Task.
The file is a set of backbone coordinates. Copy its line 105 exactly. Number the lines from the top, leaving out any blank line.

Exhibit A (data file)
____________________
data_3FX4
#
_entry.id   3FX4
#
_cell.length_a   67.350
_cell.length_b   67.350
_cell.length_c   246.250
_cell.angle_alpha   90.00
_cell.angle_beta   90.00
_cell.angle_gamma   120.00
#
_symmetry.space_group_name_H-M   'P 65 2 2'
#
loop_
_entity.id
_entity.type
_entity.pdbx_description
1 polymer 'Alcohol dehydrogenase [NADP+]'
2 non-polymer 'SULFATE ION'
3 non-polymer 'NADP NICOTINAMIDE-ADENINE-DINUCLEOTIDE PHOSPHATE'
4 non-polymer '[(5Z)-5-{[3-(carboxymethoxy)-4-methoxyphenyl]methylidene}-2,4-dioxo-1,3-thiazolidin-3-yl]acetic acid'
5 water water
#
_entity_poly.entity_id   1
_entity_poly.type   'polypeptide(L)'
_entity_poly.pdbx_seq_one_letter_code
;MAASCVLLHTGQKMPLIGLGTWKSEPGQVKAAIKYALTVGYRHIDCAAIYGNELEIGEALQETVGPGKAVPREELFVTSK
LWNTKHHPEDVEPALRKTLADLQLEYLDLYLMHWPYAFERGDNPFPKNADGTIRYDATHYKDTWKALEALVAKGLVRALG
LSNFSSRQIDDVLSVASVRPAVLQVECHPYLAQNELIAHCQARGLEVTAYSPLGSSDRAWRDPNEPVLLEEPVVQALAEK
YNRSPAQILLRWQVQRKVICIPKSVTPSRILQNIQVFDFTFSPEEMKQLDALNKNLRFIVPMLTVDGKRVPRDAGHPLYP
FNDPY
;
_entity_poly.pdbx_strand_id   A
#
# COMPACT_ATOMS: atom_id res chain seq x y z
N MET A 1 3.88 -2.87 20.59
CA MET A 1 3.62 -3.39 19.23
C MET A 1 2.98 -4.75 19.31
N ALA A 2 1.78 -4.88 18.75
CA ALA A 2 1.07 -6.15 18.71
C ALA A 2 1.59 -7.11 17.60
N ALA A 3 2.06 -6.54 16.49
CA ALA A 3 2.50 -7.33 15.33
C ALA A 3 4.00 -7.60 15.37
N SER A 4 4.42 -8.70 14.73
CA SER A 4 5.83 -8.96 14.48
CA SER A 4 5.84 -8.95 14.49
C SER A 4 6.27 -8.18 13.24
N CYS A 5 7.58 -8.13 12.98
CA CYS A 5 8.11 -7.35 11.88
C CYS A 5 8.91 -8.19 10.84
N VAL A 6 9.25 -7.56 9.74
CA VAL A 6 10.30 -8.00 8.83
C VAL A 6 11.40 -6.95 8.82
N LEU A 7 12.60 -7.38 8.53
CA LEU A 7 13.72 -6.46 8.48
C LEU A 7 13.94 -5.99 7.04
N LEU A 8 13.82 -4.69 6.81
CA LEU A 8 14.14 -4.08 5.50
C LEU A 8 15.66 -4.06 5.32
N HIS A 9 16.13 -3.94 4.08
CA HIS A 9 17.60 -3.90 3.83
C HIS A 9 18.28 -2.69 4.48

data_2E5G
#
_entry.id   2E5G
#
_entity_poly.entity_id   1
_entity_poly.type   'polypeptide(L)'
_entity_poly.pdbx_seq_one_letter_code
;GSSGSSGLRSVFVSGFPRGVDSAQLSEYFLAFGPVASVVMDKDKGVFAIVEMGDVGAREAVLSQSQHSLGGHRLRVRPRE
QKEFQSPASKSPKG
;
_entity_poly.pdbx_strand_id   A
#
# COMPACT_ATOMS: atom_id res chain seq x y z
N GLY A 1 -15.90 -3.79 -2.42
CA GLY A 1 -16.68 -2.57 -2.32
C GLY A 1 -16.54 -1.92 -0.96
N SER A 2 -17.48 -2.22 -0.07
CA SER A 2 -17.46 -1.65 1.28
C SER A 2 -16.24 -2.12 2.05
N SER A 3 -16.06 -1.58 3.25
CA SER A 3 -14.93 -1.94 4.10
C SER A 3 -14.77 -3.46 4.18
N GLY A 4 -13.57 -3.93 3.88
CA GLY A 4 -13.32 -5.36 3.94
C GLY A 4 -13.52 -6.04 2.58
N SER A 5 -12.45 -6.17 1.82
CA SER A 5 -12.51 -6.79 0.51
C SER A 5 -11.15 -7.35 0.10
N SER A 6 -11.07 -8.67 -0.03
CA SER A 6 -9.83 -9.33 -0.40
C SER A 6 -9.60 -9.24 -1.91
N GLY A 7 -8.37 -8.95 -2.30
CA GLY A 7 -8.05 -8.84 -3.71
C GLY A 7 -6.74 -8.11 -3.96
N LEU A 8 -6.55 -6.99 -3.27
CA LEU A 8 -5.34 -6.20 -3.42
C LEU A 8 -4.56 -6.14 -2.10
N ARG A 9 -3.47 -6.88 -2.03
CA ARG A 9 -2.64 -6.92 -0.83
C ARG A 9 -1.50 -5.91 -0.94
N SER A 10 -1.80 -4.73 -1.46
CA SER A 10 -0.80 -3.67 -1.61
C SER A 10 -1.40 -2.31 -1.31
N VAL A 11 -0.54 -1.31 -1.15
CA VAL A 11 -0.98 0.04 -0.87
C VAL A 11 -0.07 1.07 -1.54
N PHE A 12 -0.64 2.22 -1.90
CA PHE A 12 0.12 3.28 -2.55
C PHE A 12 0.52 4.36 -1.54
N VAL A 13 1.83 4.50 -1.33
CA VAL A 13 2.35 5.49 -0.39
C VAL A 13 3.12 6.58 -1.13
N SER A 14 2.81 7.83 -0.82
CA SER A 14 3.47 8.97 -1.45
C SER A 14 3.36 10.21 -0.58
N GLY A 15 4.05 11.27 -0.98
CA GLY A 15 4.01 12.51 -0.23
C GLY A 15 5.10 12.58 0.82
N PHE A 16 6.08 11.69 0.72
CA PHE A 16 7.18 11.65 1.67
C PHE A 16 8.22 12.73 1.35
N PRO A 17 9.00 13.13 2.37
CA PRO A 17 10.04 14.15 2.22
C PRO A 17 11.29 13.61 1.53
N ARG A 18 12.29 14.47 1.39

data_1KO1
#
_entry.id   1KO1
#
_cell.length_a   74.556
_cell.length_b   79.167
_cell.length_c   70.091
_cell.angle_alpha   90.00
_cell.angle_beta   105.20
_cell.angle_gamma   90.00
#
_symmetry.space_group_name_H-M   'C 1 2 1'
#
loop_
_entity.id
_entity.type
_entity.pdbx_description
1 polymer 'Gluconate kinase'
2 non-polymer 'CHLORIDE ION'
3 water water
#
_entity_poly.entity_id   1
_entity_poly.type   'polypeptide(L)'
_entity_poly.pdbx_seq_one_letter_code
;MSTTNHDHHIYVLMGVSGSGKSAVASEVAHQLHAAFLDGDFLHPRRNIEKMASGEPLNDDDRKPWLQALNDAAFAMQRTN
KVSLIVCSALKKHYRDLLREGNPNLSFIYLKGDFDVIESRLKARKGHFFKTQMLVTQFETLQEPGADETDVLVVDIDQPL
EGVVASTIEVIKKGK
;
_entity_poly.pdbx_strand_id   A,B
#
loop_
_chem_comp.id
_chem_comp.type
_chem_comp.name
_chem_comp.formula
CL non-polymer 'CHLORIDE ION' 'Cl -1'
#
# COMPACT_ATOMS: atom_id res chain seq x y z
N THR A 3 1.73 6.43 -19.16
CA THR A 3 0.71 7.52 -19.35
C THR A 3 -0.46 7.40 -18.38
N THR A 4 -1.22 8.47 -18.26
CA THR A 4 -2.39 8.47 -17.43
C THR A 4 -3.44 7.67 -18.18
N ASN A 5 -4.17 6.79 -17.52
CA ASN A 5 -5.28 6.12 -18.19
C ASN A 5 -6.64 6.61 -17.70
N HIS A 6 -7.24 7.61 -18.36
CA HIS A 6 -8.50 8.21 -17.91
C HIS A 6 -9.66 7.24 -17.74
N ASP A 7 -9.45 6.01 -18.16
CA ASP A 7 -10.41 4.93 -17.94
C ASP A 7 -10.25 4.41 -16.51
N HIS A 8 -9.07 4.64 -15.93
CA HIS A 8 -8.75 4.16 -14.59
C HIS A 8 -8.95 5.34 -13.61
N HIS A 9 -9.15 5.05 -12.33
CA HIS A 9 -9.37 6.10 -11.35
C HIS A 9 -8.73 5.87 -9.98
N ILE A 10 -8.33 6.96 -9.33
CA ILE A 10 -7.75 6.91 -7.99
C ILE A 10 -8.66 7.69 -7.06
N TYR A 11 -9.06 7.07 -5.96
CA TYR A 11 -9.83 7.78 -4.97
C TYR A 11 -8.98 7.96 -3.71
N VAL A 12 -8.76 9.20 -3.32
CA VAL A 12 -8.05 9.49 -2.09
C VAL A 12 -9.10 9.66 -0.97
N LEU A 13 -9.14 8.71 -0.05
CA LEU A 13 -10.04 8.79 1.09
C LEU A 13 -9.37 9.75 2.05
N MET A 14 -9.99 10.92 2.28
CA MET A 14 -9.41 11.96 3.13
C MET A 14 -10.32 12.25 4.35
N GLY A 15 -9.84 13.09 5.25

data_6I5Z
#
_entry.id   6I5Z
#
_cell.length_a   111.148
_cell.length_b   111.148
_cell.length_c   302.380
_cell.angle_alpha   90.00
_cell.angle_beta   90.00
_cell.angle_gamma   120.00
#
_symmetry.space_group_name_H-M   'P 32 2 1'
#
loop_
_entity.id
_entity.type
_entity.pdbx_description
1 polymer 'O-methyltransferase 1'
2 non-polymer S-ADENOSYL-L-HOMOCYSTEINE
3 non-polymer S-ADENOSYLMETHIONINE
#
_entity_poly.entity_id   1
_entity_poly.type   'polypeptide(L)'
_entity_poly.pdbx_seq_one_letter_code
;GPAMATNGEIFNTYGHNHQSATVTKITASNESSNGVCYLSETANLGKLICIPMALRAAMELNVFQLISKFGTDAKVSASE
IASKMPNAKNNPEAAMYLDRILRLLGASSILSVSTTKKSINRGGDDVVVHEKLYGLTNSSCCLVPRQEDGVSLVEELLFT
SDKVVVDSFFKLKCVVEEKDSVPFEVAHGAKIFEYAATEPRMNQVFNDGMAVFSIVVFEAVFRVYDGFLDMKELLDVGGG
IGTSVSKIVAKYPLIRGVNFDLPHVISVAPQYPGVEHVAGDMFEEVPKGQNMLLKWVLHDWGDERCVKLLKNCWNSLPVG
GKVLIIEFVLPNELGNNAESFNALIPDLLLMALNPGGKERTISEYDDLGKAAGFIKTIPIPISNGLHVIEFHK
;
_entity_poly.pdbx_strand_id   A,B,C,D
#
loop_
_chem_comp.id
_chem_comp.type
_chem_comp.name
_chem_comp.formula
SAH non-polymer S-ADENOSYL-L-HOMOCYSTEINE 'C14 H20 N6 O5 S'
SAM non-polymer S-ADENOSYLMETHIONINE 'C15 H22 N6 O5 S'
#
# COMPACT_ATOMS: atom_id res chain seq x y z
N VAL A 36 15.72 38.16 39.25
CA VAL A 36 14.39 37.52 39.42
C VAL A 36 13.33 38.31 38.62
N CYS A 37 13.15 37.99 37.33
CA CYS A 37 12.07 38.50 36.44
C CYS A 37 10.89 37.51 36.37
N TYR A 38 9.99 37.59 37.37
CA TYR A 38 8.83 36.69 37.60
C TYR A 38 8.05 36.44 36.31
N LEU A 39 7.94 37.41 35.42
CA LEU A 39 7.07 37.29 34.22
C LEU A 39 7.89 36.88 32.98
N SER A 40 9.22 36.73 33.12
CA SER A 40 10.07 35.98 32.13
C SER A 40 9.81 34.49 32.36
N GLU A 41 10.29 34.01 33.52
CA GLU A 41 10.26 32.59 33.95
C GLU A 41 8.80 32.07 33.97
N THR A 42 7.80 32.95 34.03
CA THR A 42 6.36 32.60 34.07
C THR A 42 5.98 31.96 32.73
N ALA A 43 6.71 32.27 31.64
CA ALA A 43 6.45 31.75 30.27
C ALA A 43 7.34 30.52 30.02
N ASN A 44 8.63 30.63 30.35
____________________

CA SER A 10 -0.80 -3.67 -1.61